October 23, 2020Van Andel Research Institute
GRAND RAPIDS, Mich. — Scientists have developed a simple, experimental blood test that distinguishes pancreatic cancers that respond to treatment from those that do not. This critical distinction could one day guide therapeutic decisions and spare patients with resistant cancers from undergoing unnecessary treatments with challenging side effects.
The findings were published in Clinical Cancer Research, a journal of the American Association for Cancer Research.
"Knowing which type of pancreatic cancer a person has is critical to implementing the right treatment strategy for each patient," said Brian Haab, PhD, a professor at Van Andel Institute and corresponding author of the study. "We hope that our new test, which detects a marker produced by cancer cells of one subtype and not the other, will one day soon be a powerful tool to help physicians and patients make the best decisions possible."
Pancreatic cancers are among the most challenging malignancies to treat, due in part to their ability to evade detection until they have advanced and spread. Physicians currently have no reliable way to determine whether a patient has a subtype that will respond to existing chemotherapies versus a subtype that is resistant to treatment. The result often is a blanket treatment approach that works in only some but can have side effects in all.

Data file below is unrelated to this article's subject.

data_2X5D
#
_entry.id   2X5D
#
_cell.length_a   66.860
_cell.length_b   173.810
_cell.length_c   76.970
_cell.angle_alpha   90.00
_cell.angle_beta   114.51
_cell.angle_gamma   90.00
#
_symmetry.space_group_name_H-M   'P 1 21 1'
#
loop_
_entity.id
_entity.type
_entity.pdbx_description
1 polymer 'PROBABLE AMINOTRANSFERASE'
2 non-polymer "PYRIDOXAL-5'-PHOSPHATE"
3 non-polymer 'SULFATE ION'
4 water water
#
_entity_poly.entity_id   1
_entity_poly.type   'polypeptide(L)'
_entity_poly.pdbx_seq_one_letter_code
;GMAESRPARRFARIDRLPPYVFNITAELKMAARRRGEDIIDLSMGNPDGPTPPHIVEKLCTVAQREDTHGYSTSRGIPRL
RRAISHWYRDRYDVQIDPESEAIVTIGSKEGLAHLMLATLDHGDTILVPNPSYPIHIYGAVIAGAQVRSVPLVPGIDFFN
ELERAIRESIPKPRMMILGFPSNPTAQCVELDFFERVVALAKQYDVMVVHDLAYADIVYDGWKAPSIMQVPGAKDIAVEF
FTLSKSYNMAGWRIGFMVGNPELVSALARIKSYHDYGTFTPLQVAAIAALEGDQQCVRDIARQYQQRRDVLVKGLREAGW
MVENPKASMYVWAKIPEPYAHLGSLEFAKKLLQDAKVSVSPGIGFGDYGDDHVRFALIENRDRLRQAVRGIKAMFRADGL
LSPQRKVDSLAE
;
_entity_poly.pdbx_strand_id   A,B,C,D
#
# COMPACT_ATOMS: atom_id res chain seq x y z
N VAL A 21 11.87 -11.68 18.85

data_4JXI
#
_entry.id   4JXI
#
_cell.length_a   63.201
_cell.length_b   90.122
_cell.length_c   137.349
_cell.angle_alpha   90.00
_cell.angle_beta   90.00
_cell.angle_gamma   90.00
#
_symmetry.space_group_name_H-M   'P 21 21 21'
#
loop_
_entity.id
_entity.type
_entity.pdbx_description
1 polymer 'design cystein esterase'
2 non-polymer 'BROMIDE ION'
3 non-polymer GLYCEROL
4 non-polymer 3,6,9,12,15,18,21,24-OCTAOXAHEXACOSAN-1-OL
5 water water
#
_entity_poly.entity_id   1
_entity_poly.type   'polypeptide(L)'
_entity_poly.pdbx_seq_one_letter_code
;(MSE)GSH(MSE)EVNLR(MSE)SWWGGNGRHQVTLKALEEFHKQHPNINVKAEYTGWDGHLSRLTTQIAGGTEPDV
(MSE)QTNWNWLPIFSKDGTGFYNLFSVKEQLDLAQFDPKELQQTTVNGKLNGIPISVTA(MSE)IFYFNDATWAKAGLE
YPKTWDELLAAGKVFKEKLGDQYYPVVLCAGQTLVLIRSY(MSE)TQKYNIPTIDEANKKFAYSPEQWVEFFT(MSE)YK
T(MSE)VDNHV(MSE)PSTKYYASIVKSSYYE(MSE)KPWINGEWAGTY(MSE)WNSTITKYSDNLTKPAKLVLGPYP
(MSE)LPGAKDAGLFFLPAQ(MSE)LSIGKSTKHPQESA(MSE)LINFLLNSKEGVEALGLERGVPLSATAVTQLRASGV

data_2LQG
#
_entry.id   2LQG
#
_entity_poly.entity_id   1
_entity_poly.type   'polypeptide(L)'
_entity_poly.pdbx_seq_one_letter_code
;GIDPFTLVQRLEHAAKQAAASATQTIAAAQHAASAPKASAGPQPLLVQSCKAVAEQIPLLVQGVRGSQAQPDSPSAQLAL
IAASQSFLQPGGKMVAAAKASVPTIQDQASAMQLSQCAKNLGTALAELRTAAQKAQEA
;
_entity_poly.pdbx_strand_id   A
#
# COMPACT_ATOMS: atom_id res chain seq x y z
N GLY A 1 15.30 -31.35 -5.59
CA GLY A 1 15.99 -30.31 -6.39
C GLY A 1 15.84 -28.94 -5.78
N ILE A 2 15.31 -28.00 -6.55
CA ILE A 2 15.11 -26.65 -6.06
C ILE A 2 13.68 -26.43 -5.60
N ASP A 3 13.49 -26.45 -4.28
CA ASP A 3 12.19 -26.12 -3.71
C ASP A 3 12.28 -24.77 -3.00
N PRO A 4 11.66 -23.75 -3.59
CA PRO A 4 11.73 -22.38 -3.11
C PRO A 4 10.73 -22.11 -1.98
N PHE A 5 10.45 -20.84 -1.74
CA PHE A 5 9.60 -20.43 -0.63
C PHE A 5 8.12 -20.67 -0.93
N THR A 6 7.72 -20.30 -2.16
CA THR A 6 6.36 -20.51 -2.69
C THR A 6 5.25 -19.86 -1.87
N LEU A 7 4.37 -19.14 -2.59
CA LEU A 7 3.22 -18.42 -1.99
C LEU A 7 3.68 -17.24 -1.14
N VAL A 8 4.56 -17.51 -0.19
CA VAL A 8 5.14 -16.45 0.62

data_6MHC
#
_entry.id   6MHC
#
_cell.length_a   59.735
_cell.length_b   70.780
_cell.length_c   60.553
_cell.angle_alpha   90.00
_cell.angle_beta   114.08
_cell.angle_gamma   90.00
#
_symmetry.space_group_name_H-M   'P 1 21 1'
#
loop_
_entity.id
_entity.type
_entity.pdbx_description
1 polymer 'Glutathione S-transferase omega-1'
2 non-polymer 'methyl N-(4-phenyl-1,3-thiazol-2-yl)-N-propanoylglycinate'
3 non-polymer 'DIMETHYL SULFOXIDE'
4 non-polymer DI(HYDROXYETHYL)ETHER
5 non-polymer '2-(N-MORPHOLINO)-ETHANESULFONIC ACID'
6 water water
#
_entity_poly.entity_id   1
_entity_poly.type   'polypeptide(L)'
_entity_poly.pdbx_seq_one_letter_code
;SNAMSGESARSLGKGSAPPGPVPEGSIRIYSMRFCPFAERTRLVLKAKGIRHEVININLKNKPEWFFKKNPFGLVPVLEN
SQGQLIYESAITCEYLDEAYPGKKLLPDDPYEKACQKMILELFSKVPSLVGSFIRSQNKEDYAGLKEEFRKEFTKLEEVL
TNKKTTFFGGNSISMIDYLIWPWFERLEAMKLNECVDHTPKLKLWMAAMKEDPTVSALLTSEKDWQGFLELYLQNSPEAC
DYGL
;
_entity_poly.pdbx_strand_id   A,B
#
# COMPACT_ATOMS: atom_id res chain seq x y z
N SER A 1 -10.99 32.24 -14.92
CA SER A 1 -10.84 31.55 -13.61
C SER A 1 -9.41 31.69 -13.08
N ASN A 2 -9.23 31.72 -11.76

The test detects and measures the levels of a sugar called sTRA, which is produced by a certain subtype of pancreatic cancer and escapes into the blood stream. Pancreatic cancers that produce sTRA tend to not respond to chemotherapy.
The new sTRA test evolved from an earlier test announced in January 2019. In that study, also published in Clinical Cancer Research, Haab and his colleagues described an experimental blood test that combined an existing diagnostic that detected a sugar called CA19-9 with a new test that detected sTRA. The combination approach detected nearly 70 percent of pancreatic cancers with a less than 5 percent false-positive rate—roughly 30 percent more than the CA19-9 alone. Both the 2019 combination test and the new sTRA test are slated to undergo additional clinical validation.
"The 2019 combination test tells us whether there is cancer and the new sTRA test helps us determine what kind of pancreatic cancer, which then could allow physicians to better narrow down the appropriate treatment plan," Haab said. "When used in sequence, we believe the combination test and the new sTRA test could help catch and identify pancreatic cancer more quickly and definitively."
- This press release was originally provided by the Van Andel Research Institute